Young People Diss First Amendment; Porn Arrests Continue
Since 1997, the First Amendment Center has supported an annual survey of American attitudes about the First Amendment.
Can you name the five rights guaranteed by the first amendment? (See below *) Only 2/3 of Americans can name one. After freedom of speech, familiarity with the First Amendment (FA) drops dramatically. Over 1/3 of Americans can’t name any of the rights it guarantees.
On the positive side, almost 2/3 of Americans say the FA does not go too far in protecting freedom. But 1/3 say it does. Perhaps most disappointingly (and dangerously), half of 18-30-year-olds agree that the FA goes too far in the rights it guarantees. African-Americans and Hispanics are equally dubious—1/2 of each group say it goes too far in its protections.
And yet 3/4 of 18-30 year-olds say musicians should be allowed to sing “offensive lyrics.”
One wonders if these young people, Blacks, and Hispanics understand exactly what the FA protects. You want to criticize your Congressmember? It protects you. You want to worship rabbits, the sun, or Rush Limbaugh? It protects you. You want newspapers, websites, and TV to be able to investigate and report the news? The FA guarantees this right. You want to get a few dozen of your neighbors together and march to City Hall to protest the George Zimmerman verdict? You can.
You want your favorite musician to be allowed to sing “offensive lyrics,” right? In Russia, the members of Pussy Riot will be in jail until they’re sick and forgotten.
People who say the FA goes too far in protecting our rights presumably mean other people’s rights. I’ve never heard someone say “I shouldn’t be allowed to worship my own oddball religion,” or “My songs are so radical I shouldn’t be allowed to sing them in the park.”
I’m in no way a conspiracy theorist (after all, never attribute to evil what can be explained by stupidity). But surely our government doesn’t mind that half of our young people and largest ethnic minorities don’t understand just how far their rights are protected—and why it’s so absolutely essential that they are.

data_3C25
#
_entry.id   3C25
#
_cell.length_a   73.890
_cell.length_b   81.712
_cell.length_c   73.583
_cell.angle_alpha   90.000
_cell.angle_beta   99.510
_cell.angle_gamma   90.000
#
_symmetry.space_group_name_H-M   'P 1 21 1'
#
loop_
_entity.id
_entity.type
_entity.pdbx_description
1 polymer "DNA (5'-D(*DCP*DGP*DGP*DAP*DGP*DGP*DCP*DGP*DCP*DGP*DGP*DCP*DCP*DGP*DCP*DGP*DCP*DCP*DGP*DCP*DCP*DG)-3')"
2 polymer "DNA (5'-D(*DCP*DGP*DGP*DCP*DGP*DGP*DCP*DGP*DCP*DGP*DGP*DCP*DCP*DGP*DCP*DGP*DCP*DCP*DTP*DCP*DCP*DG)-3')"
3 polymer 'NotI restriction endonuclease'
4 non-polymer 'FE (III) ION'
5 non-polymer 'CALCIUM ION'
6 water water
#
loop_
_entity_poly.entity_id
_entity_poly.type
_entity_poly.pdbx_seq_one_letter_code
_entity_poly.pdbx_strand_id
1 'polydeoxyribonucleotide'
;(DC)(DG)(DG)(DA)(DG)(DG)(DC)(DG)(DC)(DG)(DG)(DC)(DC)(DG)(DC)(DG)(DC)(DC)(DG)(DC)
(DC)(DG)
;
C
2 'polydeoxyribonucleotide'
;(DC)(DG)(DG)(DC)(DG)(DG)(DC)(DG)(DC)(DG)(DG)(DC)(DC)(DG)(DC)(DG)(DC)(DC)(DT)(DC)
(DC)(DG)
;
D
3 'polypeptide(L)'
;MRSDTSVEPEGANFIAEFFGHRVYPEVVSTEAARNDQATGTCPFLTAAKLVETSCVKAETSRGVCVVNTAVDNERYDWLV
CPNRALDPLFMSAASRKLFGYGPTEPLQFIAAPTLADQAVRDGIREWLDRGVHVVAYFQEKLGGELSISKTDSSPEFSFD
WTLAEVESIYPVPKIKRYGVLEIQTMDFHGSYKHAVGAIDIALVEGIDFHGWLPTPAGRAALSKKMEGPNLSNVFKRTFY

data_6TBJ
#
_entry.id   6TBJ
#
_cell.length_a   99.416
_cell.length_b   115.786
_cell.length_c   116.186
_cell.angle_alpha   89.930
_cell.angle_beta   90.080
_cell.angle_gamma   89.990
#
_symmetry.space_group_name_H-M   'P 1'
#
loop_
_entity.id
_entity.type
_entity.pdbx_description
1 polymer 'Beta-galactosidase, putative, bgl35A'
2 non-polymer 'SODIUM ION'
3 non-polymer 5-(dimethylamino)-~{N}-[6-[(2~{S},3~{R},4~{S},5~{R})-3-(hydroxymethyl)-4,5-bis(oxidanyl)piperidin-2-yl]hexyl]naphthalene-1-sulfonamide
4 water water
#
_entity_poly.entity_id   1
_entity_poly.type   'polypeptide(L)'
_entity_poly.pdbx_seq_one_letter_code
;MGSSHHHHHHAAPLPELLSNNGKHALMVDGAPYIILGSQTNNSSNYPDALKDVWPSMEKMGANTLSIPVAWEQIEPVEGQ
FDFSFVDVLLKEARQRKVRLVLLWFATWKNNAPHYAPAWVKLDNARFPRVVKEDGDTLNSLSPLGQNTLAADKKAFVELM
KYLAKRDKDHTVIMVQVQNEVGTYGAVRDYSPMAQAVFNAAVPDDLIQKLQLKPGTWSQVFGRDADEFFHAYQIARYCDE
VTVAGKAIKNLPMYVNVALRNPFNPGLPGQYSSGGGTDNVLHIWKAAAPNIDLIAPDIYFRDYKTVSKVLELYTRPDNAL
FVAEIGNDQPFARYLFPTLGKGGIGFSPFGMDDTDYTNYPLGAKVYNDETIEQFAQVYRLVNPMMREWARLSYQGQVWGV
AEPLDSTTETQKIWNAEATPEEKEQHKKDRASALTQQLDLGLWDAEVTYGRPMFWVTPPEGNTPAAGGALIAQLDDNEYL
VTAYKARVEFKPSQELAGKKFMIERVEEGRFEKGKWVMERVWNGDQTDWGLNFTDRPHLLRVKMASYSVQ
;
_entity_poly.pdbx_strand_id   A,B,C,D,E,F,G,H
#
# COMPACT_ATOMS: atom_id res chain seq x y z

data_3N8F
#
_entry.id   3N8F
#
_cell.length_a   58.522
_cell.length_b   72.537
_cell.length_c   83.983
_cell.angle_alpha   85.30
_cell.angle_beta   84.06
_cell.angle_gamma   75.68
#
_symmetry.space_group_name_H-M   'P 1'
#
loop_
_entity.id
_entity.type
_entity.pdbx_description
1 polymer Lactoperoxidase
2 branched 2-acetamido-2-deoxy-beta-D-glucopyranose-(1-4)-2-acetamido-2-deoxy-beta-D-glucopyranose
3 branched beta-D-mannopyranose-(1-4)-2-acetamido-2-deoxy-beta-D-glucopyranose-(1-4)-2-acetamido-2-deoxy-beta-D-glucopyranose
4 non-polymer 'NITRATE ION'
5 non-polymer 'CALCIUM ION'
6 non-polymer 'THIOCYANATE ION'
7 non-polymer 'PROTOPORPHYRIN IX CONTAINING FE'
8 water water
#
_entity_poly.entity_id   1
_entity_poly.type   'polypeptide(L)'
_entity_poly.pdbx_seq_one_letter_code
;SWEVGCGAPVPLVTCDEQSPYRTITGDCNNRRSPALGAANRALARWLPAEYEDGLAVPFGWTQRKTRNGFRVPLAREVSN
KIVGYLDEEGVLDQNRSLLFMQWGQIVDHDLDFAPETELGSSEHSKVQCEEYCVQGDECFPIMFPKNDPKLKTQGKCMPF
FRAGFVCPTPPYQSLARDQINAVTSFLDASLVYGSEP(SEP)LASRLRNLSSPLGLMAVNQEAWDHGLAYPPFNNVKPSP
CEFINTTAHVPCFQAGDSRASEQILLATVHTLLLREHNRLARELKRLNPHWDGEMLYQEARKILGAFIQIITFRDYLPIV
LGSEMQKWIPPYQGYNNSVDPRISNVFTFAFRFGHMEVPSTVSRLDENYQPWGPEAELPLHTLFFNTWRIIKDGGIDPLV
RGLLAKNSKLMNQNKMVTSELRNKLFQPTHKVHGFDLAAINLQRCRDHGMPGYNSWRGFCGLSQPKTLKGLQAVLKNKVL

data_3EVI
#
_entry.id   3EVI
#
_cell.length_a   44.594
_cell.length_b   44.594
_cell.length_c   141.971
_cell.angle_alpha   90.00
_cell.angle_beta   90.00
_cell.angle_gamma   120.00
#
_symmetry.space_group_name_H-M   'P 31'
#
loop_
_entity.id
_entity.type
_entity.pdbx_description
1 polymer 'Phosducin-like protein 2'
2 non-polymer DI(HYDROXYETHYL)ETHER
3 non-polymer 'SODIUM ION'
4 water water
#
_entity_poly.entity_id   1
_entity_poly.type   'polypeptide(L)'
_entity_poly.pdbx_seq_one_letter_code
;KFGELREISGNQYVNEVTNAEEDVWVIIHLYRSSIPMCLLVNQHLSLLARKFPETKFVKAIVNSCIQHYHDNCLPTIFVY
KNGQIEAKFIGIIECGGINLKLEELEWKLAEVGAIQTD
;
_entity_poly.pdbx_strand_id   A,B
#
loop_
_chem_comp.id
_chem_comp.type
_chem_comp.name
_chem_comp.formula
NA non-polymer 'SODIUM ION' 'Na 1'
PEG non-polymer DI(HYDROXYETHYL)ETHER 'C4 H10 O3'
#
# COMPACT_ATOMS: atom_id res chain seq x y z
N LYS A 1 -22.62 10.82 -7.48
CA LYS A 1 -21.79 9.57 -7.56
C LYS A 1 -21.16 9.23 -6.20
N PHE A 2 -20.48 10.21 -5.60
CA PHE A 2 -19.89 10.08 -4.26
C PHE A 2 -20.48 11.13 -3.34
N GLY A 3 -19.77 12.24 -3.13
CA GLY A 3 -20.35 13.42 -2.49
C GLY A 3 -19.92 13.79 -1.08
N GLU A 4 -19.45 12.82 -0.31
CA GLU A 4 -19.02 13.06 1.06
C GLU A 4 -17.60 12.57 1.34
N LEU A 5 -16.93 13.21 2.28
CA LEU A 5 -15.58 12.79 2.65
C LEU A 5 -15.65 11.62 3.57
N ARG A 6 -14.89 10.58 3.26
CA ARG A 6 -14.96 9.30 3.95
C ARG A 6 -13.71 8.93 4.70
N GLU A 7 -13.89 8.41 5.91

Speaking of which, do people who diss the FA understand that without it, their porn is gone? Their video games are gone, their Daily Show is gone, even their tattoos are in danger? And did I mention their porn is gone? And that without the FA, Mormonism could easily be outlawed, and evangelical Christians could be zoned out of building churches? And did I mention that porn would be gone?
Speaking of porn, yet another poor clerk was arrested May 7 for selling porn DVDs in a Florida convenience store. Fortunately, Minakashiben Patel was able to get pro bono representation from super attorney Larry Walters, who reminded Polk County, Florida of that First Amendment that 60 million Americans think protects us way too much.
Still, the state only agreed to drop the case if Ms. Patel “donated” $2,000 to the Drug Abuse Prevention Fund. And even then, she won’t get back the DVDs seized by police, another financial burden. In fact, attorney Walters couldn’t even learn the titles of the confiscated movies, because they’re treated as contraband.
Sheriff Grady Judd’s stated goal is to eliminate pornography from Polk County. One day he will die. But there will always be another generation of Sheriff Judds to replace him. That’s why we’ll always need another generation of attorneys like Larry Walters, and another generation that can name, and support, the extraordinary protections of the First Amendment.
* Freedom of the press, freedom of religion, freedom to assemble, freedom to petition the government, and freedom of speech.